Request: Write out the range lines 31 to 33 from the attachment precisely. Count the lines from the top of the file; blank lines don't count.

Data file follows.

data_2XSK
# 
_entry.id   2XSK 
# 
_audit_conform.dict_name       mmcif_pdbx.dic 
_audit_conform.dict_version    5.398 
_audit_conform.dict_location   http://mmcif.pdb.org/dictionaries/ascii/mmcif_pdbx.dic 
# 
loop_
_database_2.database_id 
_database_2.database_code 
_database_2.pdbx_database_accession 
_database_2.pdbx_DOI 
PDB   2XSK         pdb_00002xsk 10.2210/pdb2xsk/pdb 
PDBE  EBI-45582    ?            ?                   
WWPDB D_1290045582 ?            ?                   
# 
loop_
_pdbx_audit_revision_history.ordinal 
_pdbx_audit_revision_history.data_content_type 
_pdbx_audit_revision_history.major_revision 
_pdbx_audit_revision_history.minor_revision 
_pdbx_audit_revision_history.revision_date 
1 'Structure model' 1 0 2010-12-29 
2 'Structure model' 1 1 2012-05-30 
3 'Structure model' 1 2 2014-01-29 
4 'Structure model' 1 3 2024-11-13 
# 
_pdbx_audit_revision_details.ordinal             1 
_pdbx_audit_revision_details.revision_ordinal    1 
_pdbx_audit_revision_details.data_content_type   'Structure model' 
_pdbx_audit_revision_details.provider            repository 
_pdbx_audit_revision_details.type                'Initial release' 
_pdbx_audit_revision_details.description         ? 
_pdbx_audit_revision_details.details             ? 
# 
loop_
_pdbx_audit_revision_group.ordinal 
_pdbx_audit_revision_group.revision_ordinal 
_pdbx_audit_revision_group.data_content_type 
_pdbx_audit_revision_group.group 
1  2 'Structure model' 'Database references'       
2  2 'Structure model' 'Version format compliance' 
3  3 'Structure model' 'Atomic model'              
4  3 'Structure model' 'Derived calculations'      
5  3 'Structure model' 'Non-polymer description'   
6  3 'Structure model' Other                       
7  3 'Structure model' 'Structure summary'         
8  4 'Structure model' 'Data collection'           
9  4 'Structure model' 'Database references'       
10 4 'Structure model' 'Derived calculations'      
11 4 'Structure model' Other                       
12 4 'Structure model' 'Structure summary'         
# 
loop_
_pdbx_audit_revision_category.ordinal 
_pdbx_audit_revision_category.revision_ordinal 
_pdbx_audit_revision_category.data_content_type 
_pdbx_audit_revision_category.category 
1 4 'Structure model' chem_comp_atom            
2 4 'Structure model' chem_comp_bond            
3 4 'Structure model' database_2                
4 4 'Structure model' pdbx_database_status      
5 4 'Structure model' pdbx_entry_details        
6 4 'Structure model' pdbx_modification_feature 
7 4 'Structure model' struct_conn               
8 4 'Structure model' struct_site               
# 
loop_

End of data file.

_pdbx_audit_revision_details.data_content_type   'Structure model' 
_pdbx_audit_revision_details.provider            repository 
_pdbx_audit_revision_details.type                'Initial release' 